The ILX is the smallest car produced by Acura, introduced in 2012 as a 2013 model; replacing the Acura CSX (not available in the USA). Like its predecessor, the Acura ILX is based on the Honda Civic, but unlike its predecessor, it is available in the United States and it doesn’t look like just a rebadged Civic, it has its own distinct styling.
The 2016 Acura ILX is offered in four trims in Canada: Base (starting at $29,940), Premium ($31,990), Tech Navi ($33,490), and A Spec ($34,890). We were given the keys to a 2016 Acura ILX A Spec for a week long review, below are my thoughts on this entry-level luxury sedan.
The 2016 Acura ILX is offered with one engine choice, a 2.4 liter 4 cylinder with direct injection and VTEC, replacing the 2.0 liter 4-cylinder engine on the 2015 model. The 2.4 liter engine produces 201 horsepower at 6,800 rpm and 180 pound-feet of torque at 3,600 rpm. Power is sent to the front wheels via a newly developed 8-speed dual-clutch automatic transmission with a torque converter, and steering wheel mounted paddle shifters. Manual gearboxes are not offered on any of the ILX models for 2016.
The 2016 Acura ILX is rated at 9.3 L/100 km in city driving, 6.6 L/100 km on the highway, and 8.1 L/100k on the combined cycle. For our week long review, we were getting 10.0 L/100 km driving mostly in the city, that number is according to the car’s on board computer. On our test loop of about 24 kilometers with 50/50 city/highway driving, the computer showed 7.0 L/100 km. The test loop drive was a gentle fuel saving type of drive.
The ILX is the most affordable car in Acura’s lineup, but in my opinion it is the best looking, especially in the A Spec trim. The A Spec trim adds some body elements to give the car a sportier look, the added elements include side skirts, a trunk-lid spoiler, 18 inch wheels, and fog lights. This combination makes the car stand out from the regular models and makes it quite a head turner, especially in the pearl white paint that our review car came with. Hopefully Acura applies some of this sporty treatment to the TLX and even the RLX sedans to give them a little pizazz.
The interior on the ILX keeps the same design language found on the other two Acura cars, with the dual screens and a minimal amount of buttons. The interior does look pretty sporty and the dual-screens work well in this car, I just wish Acura would do something to change the look of the display on the bottom screen; the font, colors, and layout looks dated. Other than that little complaint, the interior is very nicely finished. The A Spec comes with black leather seats with Lux Suede insert and contrasting stitching on the seats, steering wheel, hand brake, and gear lever. The sporty design theme continues with the addition of aluminum pedals and a black headliner.
The interior is also a very comfortable place to spend time in and it is pretty quiet, Acura has added extra insulation and active noise cancellation. There is a bit of engine noise making its way into the cabin but this is a sporty car, the sound just adds to the sportiness, in my humble opinion. There’s plenty of room for the front passengers and adequate room for rear passengers, however, head room is on the tighter side for taller passengers.
Driving the Acura ILX is quite fun, the engine loves to rev and the max torque provided at just 3,600 rpm makes the car seem very peppy and it feels pretty fast. It feels like a luxurious Civic SiR. I had a lot of fun driving the ILX around town, it feels very nimble and makes you want to hit up some twisty roads and really rev the engine. The 8-speed dual-clutch automatic transmission is very smooth and makes the car even more fun when put into sport mode and using the paddle shifters, I can only wonder what it would’ve felt like with a nice short-throw 6-speed manual gearbox.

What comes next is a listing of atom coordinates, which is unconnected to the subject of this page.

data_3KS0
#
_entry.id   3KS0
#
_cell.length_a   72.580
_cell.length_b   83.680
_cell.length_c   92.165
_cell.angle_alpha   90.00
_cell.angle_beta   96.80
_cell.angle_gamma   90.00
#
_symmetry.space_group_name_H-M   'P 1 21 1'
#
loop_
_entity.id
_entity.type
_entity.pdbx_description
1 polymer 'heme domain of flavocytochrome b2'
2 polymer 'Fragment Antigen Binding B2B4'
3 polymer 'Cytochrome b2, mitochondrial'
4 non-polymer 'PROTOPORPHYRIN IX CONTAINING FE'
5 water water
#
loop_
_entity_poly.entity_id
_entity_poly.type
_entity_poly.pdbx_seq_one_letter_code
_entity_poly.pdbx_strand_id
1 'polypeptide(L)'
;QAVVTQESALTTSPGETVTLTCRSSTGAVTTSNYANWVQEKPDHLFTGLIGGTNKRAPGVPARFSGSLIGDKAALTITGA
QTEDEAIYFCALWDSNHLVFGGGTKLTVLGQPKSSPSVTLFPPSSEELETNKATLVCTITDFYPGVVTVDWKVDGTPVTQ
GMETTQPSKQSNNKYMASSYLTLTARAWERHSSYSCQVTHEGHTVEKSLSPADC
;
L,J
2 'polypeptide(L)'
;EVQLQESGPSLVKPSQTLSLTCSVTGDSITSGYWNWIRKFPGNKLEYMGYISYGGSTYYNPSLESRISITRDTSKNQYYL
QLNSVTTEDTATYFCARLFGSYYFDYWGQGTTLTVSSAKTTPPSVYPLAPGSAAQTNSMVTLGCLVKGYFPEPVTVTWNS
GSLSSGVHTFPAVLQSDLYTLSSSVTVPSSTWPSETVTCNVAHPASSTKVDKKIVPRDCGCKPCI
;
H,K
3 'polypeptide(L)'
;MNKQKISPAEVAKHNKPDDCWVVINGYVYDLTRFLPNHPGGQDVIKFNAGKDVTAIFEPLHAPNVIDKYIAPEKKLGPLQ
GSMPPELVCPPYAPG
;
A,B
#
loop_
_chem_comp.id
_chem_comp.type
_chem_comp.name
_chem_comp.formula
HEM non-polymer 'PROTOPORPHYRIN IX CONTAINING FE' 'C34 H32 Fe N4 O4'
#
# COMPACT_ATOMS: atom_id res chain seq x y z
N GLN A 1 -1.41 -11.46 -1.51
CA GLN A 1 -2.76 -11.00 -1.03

The 4-cylinder engine is pretty efficient and has enough power for a car in this category. The only downside I see is the recommended premium fuel, there is quite a bit of price difference between 87 and 91 grade in Canada, and with the ever rising fuel prices, it can add up.
Like all the other top of the line Acuras, the ILX is also loaded up with a lot of technological wizardry that not only makes life easier but also helps you avoid accidents. Below is a list of some safety and convenience tech available on the 2016 Acura ILX sedan:
- Keyless Smart Entry with Push Button Start
- Multi-view rear view camera
- NEW Active Noise Control
- Dual-zone automatic climate control
- GPS-linked climate control
- Heated front seats
- SMS text messaging function
- Aha™ Radio
- USB jack
- Auxiliary jack
- Bluetooth® HandsFree Link®
- SiruisXM® radio8-inch upper display
- 10-speaker ELS Premium Studio Audio System
- 7-inch On-Demand Multi-Use Display touch screen
- Auto-dimming rear view mirror
- Next-generation AcuraLink
- Acura Navigation System with Voice Recognition and AcuraLink Real-Time Traffic™ with Traffic Rerouting
- HomeLink™ Remote System
- Rain-sensing wipers
- Auto on/off headlights
- Blind Spot Information
- Cross Traffic Monitor
- Collision Mitigation Braking System (CMBS)
- Forward Collision Warning (FCW) system
- Lane Departure Warning (LDW)
- Lane Keeping Assist System (LKAS)
- Road Departure Mitigation (RDM™) system
- Vehicle Stability Assist (VSA®) with Traction Control
- Tire Pressure Monitoring System (TMPS)
- Adaptive Cruise Control
I think the 2016 Acura ILX A Spec is a great little car. It is the best looking Acura currently available, in my opinion, that will of course change once the NSX is available. It’s a very fun to drive car with plenty of power and a smooth transmission, and you can own this car for a long time thanks to the known reliability of Honda/Acura vehicles. The cabin is pretty spacious and luxurious and the car is priced well.
Visit acura.ca for more information on packages available on other trims of the 2016 Acura ILX sedans.